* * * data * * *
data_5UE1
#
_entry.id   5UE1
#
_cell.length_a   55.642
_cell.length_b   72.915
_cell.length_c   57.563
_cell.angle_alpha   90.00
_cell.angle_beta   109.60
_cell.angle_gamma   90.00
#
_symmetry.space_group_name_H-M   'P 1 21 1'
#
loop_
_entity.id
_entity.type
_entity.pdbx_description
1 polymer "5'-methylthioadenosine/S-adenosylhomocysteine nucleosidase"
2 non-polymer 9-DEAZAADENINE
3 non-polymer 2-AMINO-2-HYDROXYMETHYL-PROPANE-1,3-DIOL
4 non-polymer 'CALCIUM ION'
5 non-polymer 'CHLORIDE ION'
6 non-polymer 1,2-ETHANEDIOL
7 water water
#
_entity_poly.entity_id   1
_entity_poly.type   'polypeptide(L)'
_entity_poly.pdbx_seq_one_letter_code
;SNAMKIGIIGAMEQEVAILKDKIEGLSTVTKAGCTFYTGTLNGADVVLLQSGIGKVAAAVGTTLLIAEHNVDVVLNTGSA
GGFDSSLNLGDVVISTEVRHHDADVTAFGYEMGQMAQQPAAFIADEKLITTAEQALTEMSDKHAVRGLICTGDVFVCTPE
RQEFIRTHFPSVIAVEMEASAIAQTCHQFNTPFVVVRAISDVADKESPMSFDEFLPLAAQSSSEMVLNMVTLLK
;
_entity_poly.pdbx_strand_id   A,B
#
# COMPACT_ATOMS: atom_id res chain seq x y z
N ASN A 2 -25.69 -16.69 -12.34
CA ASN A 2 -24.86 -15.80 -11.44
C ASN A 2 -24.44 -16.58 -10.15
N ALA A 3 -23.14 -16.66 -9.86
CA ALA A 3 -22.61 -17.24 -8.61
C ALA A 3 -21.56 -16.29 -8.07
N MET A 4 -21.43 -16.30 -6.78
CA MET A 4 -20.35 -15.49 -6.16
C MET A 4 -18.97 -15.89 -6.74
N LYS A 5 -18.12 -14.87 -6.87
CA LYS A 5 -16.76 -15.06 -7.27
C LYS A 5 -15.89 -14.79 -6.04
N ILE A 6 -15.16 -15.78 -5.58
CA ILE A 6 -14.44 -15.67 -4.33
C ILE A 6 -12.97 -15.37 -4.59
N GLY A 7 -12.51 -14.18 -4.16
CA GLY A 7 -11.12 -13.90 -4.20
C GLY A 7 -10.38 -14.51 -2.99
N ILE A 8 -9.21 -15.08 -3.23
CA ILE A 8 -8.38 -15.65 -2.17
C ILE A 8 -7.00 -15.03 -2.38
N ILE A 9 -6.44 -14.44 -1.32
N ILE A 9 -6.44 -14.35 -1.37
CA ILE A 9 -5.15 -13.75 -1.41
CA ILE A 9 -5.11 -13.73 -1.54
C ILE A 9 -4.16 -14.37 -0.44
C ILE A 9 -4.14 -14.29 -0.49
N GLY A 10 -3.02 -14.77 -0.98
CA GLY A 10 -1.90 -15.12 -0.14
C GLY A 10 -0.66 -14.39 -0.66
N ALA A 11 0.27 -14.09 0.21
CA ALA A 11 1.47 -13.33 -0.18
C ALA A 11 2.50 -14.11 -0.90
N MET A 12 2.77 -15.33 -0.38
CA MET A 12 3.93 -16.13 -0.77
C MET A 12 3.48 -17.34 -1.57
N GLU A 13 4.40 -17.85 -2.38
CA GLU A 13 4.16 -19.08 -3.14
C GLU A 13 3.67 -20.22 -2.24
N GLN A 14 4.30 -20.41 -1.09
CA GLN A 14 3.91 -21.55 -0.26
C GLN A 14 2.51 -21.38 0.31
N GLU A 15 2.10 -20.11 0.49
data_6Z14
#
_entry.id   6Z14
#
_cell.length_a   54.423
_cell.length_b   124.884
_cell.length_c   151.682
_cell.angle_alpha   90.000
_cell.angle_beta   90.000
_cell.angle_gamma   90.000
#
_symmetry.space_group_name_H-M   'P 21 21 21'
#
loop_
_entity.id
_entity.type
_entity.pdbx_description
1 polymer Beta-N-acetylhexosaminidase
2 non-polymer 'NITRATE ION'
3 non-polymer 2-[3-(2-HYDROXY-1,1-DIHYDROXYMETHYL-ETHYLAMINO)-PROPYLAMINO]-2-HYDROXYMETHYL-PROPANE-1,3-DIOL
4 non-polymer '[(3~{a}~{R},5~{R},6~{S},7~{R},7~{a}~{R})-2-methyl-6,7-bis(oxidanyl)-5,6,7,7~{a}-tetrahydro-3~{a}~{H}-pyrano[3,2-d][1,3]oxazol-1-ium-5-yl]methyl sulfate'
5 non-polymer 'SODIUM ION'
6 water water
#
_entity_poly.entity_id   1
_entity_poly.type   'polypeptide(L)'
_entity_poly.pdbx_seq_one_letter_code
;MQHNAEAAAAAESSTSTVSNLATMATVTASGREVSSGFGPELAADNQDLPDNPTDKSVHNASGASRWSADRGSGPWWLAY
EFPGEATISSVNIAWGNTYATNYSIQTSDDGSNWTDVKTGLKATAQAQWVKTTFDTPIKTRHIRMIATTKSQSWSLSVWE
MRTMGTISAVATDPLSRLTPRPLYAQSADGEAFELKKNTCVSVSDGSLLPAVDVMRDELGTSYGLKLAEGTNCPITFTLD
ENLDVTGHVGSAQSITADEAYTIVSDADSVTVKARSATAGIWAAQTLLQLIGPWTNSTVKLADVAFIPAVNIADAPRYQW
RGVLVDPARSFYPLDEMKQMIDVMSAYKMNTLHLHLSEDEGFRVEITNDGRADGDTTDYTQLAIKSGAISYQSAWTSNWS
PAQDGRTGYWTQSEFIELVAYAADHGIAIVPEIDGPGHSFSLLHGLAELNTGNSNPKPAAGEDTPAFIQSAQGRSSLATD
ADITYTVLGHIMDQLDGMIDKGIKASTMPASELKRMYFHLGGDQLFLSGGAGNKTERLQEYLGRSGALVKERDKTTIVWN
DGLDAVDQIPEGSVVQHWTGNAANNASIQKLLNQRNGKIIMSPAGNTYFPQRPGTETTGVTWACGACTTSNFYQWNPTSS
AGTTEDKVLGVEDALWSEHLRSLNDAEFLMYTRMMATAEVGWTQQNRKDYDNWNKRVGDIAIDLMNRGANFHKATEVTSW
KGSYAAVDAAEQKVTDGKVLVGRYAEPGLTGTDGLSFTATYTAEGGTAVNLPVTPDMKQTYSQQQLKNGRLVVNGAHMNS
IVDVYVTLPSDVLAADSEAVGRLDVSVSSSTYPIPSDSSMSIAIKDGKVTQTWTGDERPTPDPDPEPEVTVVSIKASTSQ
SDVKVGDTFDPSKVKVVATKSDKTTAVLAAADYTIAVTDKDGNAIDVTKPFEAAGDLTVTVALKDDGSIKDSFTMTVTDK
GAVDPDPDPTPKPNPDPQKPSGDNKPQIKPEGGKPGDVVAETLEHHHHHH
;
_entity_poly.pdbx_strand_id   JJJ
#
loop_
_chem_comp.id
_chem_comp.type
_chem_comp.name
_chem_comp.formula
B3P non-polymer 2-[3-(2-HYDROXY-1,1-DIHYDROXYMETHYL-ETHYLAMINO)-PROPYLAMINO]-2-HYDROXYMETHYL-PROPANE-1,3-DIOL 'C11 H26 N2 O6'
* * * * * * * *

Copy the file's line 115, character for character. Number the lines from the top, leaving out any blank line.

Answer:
KGSYAAVDAAEQKVTDGKVLVGRYAEPGLTGTDGLSFTATYTAEGGTAVNLPVTPDMKQTYSQQQLKNGRLVVNGAHMNS